by Liz Walter
Today’s post focuses on the texture of things: in other words, the way they feel.
One of the most common times we talk about texture is when we are describing food, as the way it feels in the mouth is central to our enjoyment (or otherwise!) of eating. For example, we usually prefer meat to be tender and not tough, apples to be crisp and granola to be crunchy:
The chicken was beautifully tender.
They gave us a few chunks of tough meat floating in gravy.
Use a crisp lettuce for this salad.
The cake contained satisfyingly crunchy pieces of walnut.
Of course, we want different textures in different foods. For instance, chewy might be a compliment when applied to a cookie, but is unlikely to be a good thing if it is applied to meat:
Add more syrup if you prefer a chewier cookie.
Unfortunately, the steak was very chewy.
There are several adjectives for describing texture that come from names of fabrics. For example, something that is soft, smooth and often shiny could be described as silky or satiny, or simply as smooth as silk/satin, while a velvety texture is soft to feel. These words often have connotations of luxury:
She had clear skin and silky hair.
The texture of the truffles is as smooth as silk.
The addition of cream gives the soup a velvety texture.
Something cottony is thick and light with lots of air, while leathery is usually a negative description of something that feels tough:
The sky was full of cottony clouds.
His skin was leathery from years working at sea.
Something furry is soft like the fur of an animal, while something fuzzy has a slightly less soft feel and is more like very short fur. Fluffy can either describe something that feels like long, soft fur or something such as beaten egg white that is light with lots of air:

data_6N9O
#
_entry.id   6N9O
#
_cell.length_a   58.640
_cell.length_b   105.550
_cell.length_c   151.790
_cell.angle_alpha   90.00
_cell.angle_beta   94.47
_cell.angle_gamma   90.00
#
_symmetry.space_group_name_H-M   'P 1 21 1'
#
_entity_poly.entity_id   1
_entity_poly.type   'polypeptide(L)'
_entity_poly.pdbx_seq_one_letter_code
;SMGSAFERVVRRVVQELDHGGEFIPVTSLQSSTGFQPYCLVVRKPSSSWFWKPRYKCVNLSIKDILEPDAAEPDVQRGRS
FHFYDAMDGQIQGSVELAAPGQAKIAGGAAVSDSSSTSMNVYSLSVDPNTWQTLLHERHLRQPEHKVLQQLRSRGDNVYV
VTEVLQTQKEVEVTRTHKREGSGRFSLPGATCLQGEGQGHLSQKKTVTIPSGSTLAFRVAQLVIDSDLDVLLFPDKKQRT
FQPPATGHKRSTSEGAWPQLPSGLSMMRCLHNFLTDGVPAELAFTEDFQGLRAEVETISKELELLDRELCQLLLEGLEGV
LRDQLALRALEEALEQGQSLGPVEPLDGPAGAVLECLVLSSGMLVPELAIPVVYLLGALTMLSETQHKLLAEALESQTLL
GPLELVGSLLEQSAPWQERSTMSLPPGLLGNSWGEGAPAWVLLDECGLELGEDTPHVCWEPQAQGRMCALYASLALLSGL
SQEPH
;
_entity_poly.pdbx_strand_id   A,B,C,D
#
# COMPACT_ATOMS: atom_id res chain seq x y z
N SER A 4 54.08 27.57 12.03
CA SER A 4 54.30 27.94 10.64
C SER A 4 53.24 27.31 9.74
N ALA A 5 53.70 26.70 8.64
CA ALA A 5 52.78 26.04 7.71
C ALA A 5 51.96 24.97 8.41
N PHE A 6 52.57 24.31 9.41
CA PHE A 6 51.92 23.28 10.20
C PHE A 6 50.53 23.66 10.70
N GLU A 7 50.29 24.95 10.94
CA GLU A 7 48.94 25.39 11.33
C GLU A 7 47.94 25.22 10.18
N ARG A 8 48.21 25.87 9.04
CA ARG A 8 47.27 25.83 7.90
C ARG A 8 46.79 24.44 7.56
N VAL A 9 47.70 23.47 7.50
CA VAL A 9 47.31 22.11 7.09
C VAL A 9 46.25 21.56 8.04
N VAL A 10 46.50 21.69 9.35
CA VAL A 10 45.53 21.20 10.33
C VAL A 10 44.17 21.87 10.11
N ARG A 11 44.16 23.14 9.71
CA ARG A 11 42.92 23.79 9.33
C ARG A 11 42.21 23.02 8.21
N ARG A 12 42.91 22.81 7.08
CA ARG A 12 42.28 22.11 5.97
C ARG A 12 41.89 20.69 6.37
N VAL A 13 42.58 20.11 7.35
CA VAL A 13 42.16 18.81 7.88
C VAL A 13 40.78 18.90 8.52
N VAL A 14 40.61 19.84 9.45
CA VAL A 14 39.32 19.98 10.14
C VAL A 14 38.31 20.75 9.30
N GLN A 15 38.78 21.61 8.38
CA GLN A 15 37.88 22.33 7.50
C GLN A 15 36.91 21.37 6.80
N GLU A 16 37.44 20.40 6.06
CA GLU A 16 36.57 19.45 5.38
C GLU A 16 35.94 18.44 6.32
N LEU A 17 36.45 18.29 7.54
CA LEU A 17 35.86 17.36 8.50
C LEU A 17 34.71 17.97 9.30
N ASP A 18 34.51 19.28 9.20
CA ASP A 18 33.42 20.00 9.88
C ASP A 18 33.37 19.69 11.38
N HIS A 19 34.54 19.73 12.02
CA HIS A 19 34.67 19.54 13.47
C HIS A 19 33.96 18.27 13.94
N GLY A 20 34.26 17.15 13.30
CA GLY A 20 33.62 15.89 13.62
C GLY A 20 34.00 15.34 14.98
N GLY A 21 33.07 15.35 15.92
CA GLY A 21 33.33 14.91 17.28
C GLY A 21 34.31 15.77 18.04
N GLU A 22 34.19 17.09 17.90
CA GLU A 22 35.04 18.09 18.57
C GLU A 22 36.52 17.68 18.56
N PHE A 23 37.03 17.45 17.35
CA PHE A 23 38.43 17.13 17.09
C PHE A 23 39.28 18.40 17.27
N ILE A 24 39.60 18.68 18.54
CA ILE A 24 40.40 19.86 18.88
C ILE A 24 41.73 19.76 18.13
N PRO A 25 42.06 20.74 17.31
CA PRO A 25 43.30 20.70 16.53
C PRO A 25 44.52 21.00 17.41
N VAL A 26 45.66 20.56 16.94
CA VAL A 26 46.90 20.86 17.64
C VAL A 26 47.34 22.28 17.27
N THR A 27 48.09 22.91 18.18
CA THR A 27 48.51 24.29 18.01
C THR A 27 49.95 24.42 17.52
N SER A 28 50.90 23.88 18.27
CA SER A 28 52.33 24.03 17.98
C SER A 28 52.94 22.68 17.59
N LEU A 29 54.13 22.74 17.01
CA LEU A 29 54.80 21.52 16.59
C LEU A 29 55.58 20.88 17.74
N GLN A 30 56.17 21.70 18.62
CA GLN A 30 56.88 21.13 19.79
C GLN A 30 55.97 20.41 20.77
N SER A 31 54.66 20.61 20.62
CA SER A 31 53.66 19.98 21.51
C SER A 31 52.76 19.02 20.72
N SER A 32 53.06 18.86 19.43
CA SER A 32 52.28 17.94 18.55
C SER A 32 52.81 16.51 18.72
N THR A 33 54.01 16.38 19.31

The inside of the coat was warm and furry.
The leaves on this plant have a fuzzy feel.
We slept soundly on the fluffy pillows.
The fabric adjectives above gave us several words for smooth objects, and there are lots for the opposite. The most common opposite of smooth is rough. Something coarse is also rough, often containing small pieces. Something so rough that it can scratch something is scratchy or, rather more formally, abrasive:
The sheets were made from rough cloth.
Grind the almonds to a coarse texture.
The shirt was rather scratchy.
Scrub all the surfaces with an abrasive pad.
Things with uneven surfaces could be described as lumpy, bumpy, or knobbly (mainly UK English)/knobby (US English). A textured surface has a raised pattern on it:
The mattress was rather lumpy.
We cycled along some bumpy roads.
I picked up a knobbly/knobby stick.
We used a textured wallpaper.
Finally, something jagged is rough with sharp and often uneven points, while something serrated, especially a knife, has a row of sharp points on its edge:
He cut his feet on the jagged rocks.
The knife had a serrated edge.
If you found this post useful, look out for the next one, which will concentrate on adjectives that describe how hard or soft things are.
13 thoughts on “Tender, velvety or abrasive? Talking about textures (1)”
Very detailed and contextualized through exemples easy to remember.
Thank you for that one . I any way read every posts from you . They are all the time on purpose.
Thank you for the time you spend making the effort .
Pierre the frog ! 🐸🇫🇷
Thank you for offering such a descriptive and also brief explanation.
Hello, thank you for the article (useful as usual:))
Could I ask you to explain what you meant by “Something such as beaten egg white that is light with lots of air”. If egg white is beaten, how can it have air? Or did you refer to its colour? This comparison got me confused. Thank you!
Let me help you with that.
It’s fair to assume that this discription has hothing to do with colour. It’s my feeling, when you beat egg white using a whisk, you get a substance that looks like a thick mass of tiny bubbles, a substance that is sort of like cream that is filled with very small bubbles of air, if you know what I mean. So this type of substance can be desribed as fluffy, which basicaly means light and full of air. For instance, you can say a sentance like this: ‘Beat the eggs and sugar together until they are fluffy.’
I hope that helps. 🙂
Thank you! Now it’s all clear!
No sweat. 🙂
To add to that, think of thick foam (a mass of very small bubbles formed on the surface of a liquid), it can also be described as fluffy.
Definitely a serrated article!
I always try to keep in my mind even the tiniest piece of information taken from Cambridge Dictionary. The articles are exemplary.
I love this posttttt !!!